Taken together, shrinking civic spaces are clearly in evidence across a broad variety of liberal democratic societies. Yet the constraining measures, while restrictive and concerning, do not rise to the level of repression common in authoritarian regimes. Moreover, reviewing developments in democratic regimes highlights a different aspect of the overall phenomenon: a growing politization of civil society. This politization can be observed on two levels. On the one hand, there is a politization of issues and fields of activities in which NGOs and CSOs are active which is driven by a value-laden, mostly right-wing populism. Refugees, migration, climate change and reproductive rights are some of the fields on which fierce political battles are fought that draw even apolitical nonprofit service providers into the melee.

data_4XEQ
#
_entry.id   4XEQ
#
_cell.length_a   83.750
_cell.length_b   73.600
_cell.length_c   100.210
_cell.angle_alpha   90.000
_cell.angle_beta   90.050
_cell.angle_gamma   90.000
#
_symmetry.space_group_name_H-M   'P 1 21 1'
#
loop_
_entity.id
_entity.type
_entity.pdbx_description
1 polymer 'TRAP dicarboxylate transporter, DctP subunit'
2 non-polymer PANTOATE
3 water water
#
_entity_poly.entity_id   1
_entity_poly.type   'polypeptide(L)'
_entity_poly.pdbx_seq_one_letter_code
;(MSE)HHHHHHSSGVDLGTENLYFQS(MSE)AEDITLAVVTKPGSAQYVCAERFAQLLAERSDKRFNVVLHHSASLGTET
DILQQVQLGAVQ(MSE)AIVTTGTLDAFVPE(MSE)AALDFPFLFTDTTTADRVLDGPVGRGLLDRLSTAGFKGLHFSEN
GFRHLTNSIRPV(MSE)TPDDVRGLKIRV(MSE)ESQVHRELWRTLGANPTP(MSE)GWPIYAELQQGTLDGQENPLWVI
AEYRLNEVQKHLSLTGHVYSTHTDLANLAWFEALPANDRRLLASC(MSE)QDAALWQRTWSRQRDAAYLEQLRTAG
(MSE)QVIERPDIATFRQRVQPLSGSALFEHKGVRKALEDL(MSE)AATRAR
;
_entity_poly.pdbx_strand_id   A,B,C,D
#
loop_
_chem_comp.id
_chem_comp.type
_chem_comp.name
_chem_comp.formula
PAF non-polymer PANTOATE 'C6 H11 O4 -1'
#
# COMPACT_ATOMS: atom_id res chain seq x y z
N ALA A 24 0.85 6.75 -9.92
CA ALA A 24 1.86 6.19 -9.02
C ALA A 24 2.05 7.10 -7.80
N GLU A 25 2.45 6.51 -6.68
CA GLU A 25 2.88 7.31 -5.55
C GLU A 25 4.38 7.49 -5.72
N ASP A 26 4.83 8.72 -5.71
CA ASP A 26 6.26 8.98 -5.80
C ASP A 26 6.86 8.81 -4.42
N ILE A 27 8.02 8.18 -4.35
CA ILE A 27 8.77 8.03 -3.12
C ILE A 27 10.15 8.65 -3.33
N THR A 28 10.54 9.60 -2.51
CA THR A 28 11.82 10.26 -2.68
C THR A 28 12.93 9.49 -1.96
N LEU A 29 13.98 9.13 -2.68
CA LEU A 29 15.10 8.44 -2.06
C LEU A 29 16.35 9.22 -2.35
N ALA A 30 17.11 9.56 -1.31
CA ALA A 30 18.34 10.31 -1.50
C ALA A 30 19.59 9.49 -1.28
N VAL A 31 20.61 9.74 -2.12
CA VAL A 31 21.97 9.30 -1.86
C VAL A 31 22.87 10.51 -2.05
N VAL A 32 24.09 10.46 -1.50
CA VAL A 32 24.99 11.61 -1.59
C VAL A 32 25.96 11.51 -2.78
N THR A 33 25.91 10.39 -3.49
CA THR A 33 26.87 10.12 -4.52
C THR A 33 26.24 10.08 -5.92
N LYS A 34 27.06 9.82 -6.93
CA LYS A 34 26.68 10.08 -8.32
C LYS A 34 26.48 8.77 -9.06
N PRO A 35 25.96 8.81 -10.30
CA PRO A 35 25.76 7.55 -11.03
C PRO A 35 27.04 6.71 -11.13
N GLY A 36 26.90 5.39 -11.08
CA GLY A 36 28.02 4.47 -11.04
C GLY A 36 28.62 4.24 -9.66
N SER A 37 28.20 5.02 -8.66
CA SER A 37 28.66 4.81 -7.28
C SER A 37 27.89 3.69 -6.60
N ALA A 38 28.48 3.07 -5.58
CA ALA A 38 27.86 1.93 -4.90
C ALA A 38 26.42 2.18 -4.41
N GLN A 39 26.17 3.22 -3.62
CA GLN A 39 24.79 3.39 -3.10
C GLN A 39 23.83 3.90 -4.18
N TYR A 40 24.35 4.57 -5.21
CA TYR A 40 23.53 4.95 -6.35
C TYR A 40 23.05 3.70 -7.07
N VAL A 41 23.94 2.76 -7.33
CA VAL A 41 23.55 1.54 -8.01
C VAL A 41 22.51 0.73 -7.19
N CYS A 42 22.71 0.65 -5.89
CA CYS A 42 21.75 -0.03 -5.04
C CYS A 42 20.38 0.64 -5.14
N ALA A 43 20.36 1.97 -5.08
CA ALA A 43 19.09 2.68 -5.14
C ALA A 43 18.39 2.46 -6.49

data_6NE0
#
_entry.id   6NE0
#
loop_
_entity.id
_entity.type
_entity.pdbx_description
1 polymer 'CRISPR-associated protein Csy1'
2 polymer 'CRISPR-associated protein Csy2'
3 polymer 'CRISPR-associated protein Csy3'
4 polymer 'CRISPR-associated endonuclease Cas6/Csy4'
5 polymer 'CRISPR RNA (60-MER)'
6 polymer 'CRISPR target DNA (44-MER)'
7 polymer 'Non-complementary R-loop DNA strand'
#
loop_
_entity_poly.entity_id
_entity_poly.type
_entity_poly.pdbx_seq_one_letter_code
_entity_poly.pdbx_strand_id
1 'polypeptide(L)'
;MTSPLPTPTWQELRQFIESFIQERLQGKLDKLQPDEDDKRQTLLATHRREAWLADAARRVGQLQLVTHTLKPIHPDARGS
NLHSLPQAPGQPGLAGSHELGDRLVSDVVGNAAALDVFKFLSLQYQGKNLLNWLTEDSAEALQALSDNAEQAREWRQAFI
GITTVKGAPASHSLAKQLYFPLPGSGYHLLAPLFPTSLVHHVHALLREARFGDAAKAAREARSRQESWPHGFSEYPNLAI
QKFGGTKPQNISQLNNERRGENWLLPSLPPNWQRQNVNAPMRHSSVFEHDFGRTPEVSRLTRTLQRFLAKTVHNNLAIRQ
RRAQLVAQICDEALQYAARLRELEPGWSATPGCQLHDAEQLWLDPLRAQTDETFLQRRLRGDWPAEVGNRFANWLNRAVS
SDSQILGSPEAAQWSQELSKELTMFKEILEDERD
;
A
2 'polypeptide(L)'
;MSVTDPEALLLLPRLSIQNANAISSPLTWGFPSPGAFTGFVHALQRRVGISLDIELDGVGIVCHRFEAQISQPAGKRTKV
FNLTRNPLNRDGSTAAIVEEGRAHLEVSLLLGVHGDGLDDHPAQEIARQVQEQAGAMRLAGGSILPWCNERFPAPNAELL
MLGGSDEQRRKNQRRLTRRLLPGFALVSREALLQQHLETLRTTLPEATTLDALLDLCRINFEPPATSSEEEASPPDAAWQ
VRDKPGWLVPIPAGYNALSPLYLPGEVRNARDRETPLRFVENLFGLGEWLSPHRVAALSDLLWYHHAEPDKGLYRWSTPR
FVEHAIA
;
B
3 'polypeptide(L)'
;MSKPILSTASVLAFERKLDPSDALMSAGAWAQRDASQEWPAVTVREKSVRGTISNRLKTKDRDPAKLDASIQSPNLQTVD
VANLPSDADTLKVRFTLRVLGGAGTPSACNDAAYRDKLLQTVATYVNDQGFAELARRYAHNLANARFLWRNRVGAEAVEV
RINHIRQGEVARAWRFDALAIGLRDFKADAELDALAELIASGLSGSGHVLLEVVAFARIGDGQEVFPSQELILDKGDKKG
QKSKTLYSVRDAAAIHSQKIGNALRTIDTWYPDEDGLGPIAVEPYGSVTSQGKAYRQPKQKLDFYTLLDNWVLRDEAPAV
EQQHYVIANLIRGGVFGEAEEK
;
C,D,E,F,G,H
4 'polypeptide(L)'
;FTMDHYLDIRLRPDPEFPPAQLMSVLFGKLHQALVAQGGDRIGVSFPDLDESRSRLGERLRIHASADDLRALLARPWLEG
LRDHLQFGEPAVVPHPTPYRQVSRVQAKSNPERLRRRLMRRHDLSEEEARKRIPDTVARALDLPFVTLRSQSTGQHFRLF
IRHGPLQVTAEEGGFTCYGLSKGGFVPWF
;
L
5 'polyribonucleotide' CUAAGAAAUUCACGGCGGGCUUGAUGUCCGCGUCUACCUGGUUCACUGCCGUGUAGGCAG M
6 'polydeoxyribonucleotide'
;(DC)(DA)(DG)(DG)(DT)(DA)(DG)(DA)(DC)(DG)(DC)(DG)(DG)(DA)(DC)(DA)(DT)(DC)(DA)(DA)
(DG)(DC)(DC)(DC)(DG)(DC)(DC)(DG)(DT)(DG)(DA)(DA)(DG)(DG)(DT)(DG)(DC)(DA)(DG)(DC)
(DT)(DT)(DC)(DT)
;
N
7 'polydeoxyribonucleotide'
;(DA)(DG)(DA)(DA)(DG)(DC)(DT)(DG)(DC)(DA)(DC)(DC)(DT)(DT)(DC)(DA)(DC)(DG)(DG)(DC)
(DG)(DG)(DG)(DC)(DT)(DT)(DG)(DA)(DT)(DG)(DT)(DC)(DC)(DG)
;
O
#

On the other hand, there has also been a significant growth of civic activism, as citizens reclaim political agency vis-à-vis the state, that contrasts sharply with the relative pacificity of government/nonprofit relationships of the post WW II era with its corporatist relations. New movements and new forms of organizing force their issues onto the political agenda with climate change activism, such as Greta Thunberg’s Fridays for Future, and its countervailing networks (Ruser 2022) as prime examples. This new politicalness of emerging CSOs reintroduces activism into the third sector, counters its growing technocratic managerialism, and may even be the harbinger of a social movementization of nonprofits, as della Porta (2020) has suggested. At the same time, the new forms of activism transcend the outmoded legal and especially fiscal frameworks for activities for the common good that still largely reflect nineteenth century visions of public benefit. This is behind the challenges to the tax-exempt status such as ATTAC, the Association for the Taxation of Financial Transactions and Citizen’s Action, whose modern watchdog function is not well reflected in outdated fiscal law in Germany (Anheier and Toepler 2019; Hummel 2022).